Etched in my memory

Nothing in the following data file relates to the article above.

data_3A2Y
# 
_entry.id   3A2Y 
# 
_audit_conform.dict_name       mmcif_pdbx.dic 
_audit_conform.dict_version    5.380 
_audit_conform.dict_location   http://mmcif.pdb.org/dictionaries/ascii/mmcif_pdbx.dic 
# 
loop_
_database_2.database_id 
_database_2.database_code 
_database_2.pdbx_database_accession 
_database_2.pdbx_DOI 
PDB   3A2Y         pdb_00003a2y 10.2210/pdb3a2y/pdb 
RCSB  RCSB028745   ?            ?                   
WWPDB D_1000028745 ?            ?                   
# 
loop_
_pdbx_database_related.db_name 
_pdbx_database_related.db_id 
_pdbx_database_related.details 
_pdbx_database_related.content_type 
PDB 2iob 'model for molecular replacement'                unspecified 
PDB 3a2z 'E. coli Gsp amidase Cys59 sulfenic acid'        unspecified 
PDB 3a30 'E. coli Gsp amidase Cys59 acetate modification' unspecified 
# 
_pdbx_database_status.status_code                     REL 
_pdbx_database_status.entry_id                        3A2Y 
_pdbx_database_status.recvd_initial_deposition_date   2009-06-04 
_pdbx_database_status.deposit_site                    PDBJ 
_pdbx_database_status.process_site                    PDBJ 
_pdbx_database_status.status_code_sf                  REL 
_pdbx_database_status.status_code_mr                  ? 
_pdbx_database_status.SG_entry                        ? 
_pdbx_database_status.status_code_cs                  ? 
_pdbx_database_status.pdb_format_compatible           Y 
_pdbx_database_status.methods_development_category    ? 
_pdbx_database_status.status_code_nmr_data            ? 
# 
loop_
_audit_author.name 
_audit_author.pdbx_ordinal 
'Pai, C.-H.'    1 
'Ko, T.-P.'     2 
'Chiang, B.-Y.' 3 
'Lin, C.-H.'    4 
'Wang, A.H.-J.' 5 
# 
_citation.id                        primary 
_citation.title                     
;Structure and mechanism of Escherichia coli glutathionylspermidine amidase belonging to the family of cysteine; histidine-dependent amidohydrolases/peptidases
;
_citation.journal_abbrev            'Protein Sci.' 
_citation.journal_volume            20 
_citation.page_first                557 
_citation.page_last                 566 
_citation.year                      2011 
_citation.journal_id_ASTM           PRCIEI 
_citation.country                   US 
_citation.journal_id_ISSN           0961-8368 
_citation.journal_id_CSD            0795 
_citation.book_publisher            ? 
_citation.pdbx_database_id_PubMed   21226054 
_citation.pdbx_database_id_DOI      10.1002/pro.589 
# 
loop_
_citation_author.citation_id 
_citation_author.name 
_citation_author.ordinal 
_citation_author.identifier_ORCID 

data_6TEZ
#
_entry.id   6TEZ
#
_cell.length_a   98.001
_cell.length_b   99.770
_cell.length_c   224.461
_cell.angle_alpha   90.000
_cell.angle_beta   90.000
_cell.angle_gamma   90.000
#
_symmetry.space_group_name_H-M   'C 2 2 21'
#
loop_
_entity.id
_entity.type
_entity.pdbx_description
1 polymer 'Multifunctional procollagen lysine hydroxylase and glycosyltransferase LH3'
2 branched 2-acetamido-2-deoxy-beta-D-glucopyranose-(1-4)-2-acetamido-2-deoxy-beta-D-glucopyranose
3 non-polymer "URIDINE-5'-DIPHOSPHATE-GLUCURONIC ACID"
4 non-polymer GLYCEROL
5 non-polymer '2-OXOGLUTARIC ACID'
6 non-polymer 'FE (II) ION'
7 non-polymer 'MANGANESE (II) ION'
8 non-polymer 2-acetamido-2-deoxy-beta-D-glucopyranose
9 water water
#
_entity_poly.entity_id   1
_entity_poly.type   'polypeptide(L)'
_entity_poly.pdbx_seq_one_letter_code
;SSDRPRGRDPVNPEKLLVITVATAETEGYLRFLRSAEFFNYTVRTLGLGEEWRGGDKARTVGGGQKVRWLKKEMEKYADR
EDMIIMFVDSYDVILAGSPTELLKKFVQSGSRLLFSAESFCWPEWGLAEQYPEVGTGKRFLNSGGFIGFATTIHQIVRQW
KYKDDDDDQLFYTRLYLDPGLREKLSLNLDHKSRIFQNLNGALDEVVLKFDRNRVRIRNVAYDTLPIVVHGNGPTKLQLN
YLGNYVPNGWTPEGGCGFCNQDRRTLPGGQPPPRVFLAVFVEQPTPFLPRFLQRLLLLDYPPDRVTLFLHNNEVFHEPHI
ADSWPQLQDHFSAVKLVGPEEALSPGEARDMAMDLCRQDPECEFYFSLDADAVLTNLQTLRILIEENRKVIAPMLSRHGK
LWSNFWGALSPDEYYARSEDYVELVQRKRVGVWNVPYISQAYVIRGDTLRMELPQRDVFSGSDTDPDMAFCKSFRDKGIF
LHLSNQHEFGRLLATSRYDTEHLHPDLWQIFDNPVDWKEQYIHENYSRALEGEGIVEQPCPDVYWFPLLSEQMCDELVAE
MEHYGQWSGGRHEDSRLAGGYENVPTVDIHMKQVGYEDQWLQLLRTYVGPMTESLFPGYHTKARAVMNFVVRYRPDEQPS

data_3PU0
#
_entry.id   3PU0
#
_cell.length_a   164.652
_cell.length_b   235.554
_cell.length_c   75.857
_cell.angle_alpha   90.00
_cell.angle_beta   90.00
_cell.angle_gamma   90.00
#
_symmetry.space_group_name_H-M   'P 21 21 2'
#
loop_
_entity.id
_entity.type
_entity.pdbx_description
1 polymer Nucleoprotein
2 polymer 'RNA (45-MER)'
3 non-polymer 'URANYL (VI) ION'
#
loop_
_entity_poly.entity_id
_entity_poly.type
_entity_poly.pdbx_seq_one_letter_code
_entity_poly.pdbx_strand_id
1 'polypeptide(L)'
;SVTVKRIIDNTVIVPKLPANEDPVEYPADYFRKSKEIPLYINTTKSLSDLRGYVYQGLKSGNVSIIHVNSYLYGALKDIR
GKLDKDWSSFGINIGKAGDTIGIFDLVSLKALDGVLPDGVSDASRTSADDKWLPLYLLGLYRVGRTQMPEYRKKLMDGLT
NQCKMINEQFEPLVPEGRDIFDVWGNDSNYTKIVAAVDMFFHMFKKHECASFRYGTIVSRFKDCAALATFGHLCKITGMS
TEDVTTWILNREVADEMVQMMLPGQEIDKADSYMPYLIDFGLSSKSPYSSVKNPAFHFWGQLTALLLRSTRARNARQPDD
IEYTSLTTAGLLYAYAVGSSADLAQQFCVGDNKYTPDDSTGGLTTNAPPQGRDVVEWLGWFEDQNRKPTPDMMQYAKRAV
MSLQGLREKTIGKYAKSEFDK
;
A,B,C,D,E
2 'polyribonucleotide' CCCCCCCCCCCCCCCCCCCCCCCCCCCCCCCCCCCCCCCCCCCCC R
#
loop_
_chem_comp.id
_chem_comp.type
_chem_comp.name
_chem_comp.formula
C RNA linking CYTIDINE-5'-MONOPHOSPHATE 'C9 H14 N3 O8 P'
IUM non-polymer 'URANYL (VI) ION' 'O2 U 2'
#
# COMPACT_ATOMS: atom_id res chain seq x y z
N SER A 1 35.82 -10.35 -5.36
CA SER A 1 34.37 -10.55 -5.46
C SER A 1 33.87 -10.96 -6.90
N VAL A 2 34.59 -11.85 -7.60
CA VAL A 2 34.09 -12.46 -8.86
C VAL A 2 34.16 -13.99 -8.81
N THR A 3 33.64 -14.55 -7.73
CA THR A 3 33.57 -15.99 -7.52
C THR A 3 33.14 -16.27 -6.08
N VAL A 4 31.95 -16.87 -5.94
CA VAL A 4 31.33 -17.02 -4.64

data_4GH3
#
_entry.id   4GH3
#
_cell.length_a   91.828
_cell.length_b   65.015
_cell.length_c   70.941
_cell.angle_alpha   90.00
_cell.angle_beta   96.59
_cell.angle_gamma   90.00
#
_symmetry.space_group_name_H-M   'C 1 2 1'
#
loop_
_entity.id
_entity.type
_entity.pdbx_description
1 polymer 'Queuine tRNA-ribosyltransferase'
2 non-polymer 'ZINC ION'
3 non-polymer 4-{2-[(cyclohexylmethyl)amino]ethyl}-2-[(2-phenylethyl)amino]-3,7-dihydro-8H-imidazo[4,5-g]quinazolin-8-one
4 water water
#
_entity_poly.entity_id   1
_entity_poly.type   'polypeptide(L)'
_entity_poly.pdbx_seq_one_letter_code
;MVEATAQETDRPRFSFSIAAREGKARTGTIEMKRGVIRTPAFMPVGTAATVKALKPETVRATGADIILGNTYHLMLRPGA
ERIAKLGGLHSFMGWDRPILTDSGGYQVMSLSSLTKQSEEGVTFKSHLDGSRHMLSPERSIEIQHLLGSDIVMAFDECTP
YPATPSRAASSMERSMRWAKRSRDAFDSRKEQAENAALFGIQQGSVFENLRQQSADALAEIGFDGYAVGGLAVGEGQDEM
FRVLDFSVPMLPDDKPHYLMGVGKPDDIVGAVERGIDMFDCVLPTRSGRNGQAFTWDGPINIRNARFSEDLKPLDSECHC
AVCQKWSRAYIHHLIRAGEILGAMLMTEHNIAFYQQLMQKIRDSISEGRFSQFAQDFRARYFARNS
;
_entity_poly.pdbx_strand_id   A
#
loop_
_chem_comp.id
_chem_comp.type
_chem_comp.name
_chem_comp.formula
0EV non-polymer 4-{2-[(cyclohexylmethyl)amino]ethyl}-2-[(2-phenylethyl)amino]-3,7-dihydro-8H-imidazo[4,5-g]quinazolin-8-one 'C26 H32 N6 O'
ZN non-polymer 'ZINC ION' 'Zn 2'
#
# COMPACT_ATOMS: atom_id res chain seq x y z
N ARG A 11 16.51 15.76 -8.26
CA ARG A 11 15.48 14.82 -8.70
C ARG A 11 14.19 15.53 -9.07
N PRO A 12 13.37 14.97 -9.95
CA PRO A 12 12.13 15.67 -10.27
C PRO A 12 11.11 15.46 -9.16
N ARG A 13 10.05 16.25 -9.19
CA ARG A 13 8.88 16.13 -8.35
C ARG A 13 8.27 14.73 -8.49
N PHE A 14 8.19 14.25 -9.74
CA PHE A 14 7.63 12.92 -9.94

Pitter patter the raindrops fell on the window panes, adding chaos inside the police station. Oblivious of the cacophony, a reptile on the wall diligently chased a mosquito, and 'click' he snapped his tongue. The insect was lost in an abyss, just like my husband had vanished. His screams reverberated in my ears, 'HHHEEEELLLLPP.' 'Madam, please sign on these papers. You can collect Mr.Shishir's body from the mortuary.'  The Inspector's words came as a respite after two days of ordeal in the torrential rains, running through some sort of a labyrinth.  I was to get custody of my thirty-five-year-old better half's mortal remains.  'Death due to accidental fall!' 'Tch, tch, tragic indeed,' a neighbour moaned. 'How did it happen?' quipped an elder cousin. 'What to say, Bhau*? A selfie craze. Your brother brushed aside all my apprehensions.'  He shook his head in contempt. 'I wonder why you went to the ghat during the rainy season?' queried an aunt. 'It was an office picnic. People generally go to the ghat sections to enjoy the cascading waterfalls during the rainy season.' I explained. 'With whom was he when the tragedy struck?' a septuagenarian put forth the same question that the inspector had asked. I patiently repeated. 'I was with him pleading to give up clicking those selfies. But he was adamant. He argued with me and climbed the cliff.' 'Tch, tch,' they all shook their head. My mother-in-law was too shocked to be consoled. It happens when you lose your child. I have gone through the agony. That rainy day is indelibly etched in my memory. Exactly a year ago.  After an excruciating pain of six hours, Nila came out tearing me apart. The exhaustion wanned the moment the tiny bundle was placed on my lap. I held her close to my heart. Outside, the rains lashed the city creating a huge ruckus as the water fell on the parapet of the hospital. Monsoons were always welcome but strangely the heavy downpour indicated a premonition.  'Where is Shishir?' I looked around. No one was there. Tiredness having enveloped me I soon fell asleep, but was half conscious. I got up startled as if out of a nightmare and saw Shishir and his mother standing with forced glumness near the cradle. The kid was motionless. Asphyxiation! Said the death certificate handed over by an avaricious nurse I had wailed the way Shishir's mother was wailing today. Two pearls on my baby's cradle and my mother-in-law's bare wrist stood testimony to the fabricated asphyxiation. She ruthlessly strangled my baby with a pillow and her son looked on. In the melee, her bangle hit the side of the cradle.  Their words had fallen into my ears in my half-conscious state.  'We wanted Nilan, not Nila.' I hopelessly tried to force some tears at Shishir's funeral. The lashing rains helped me to camouflage my smirk, as I dropped the pearls on the ground from the same palm that had brought his end. *** Bhau—-An expression used to address an elder male.      Penmancy gets a small share of every purchase you make through these links, and every little helps us continue bringing you the reads you love!